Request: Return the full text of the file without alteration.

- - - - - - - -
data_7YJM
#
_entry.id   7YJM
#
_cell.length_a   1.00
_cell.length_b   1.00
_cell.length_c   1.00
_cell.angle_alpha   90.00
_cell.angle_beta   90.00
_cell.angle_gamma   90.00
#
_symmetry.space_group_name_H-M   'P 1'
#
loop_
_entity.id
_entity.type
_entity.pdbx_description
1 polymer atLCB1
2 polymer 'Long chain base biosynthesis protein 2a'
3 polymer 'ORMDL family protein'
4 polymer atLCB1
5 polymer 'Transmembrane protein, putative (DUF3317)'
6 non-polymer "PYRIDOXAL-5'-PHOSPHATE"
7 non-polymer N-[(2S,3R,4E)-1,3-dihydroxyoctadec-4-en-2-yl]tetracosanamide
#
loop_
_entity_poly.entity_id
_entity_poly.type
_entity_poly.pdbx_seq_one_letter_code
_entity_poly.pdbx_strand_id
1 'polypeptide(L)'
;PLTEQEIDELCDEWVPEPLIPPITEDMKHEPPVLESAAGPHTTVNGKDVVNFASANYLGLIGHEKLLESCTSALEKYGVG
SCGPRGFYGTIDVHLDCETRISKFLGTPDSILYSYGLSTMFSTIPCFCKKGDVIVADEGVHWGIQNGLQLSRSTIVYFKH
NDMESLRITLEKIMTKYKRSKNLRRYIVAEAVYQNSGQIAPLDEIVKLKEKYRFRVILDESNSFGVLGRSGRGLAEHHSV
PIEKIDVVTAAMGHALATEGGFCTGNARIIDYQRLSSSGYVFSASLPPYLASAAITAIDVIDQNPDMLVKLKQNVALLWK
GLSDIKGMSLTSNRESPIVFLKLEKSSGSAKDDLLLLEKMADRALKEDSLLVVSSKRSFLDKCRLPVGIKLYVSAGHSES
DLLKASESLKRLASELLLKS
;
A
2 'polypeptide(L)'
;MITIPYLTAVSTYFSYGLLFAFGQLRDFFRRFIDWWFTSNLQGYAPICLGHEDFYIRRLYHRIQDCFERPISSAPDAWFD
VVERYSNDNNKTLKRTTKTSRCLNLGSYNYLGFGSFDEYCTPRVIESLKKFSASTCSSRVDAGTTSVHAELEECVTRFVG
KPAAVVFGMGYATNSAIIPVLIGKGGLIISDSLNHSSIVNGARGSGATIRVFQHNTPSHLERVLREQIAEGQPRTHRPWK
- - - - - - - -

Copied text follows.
data_7YJM
#
_entry.id   7YJM
#
_cell.length_a   1.00
_cell.length_b   1.00
_cell.length_c   1.00
_cell.angle_alpha   90.00
_cell.angle_beta   90.00
_cell.angle_gamma   90.00
#
_symmetry.space_group_name_H-M   'P 1'
#
loop_
_entity.id
_entity.type
_entity.pdbx_description
1 polymer atLCB1
2 polymer 'Long chain base biosynthesis protein 2a'
3 polymer 'ORMDL family protein'
4 polymer atLCB1
5 polymer 'Transmembrane protein, putative (DUF3317)'
6 non-polymer "PYRIDOXAL-5'-PHOSPHATE"
7 non-polymer N-[(2S,3R,4E)-1,3-dihydroxyoctadec-4-en-2-yl]tetracosanamide
#
loop_
_entity_poly.entity_id
_entity_poly.type
_entity_poly.pdbx_seq_one_letter_code
_entity_poly.pdbx_strand_id
1 'polypeptide(L)'
;PLTEQEIDELCDEWVPEPLIPPITEDMKHEPPVLESAAGPHTTVNGKDVVNFASANYLGLIGHEKLLESCTSALEKYGVG
SCGPRGFYGTIDVHLDCETRISKFLGTPDSILYSYGLSTMFSTIPCFCKKGDVIVADEGVHWGIQNGLQLSRSTIVYFKH
NDMESLRITLEKIMTKYKRSKNLRRYIVAEAVYQNSGQIAPLDEIVKLKEKYRFRVILDESNSFGVLGRSGRGLAEHHSV
PIEKIDVVTAAMGHALATEGGFCTGNARIIDYQRLSSSGYVFSASLPPYLASAAITAIDVIDQNPDMLVKLKQNVALLWK
GLSDIKGMSLTSNRESPIVFLKLEKSSGSAKDDLLLLEKMADRALKEDSLLVVSSKRSFLDKCRLPVGIKLYVSAGHSES
DLLKASESLKRLASELLLKS
;
A
2 'polypeptide(L)'
;MITIPYLTAVSTYFSYGLLFAFGQLRDFFRRFIDWWFTSNLQGYAPICLGHEDFYIRRLYHRIQDCFERPISSAPDAWFD
VVERYSNDNNKTLKRTTKTSRCLNLGSYNYLGFGSFDEYCTPRVIESLKKFSASTCSSRVDAGTTSVHAELEECVTRFVG
KPAAVVFGMGYATNSAIIPVLIGKGGLIISDSLNHSSIVNGARGSGATIRVFQHNTPSHLERVLREQIAEGQPRTHRPWK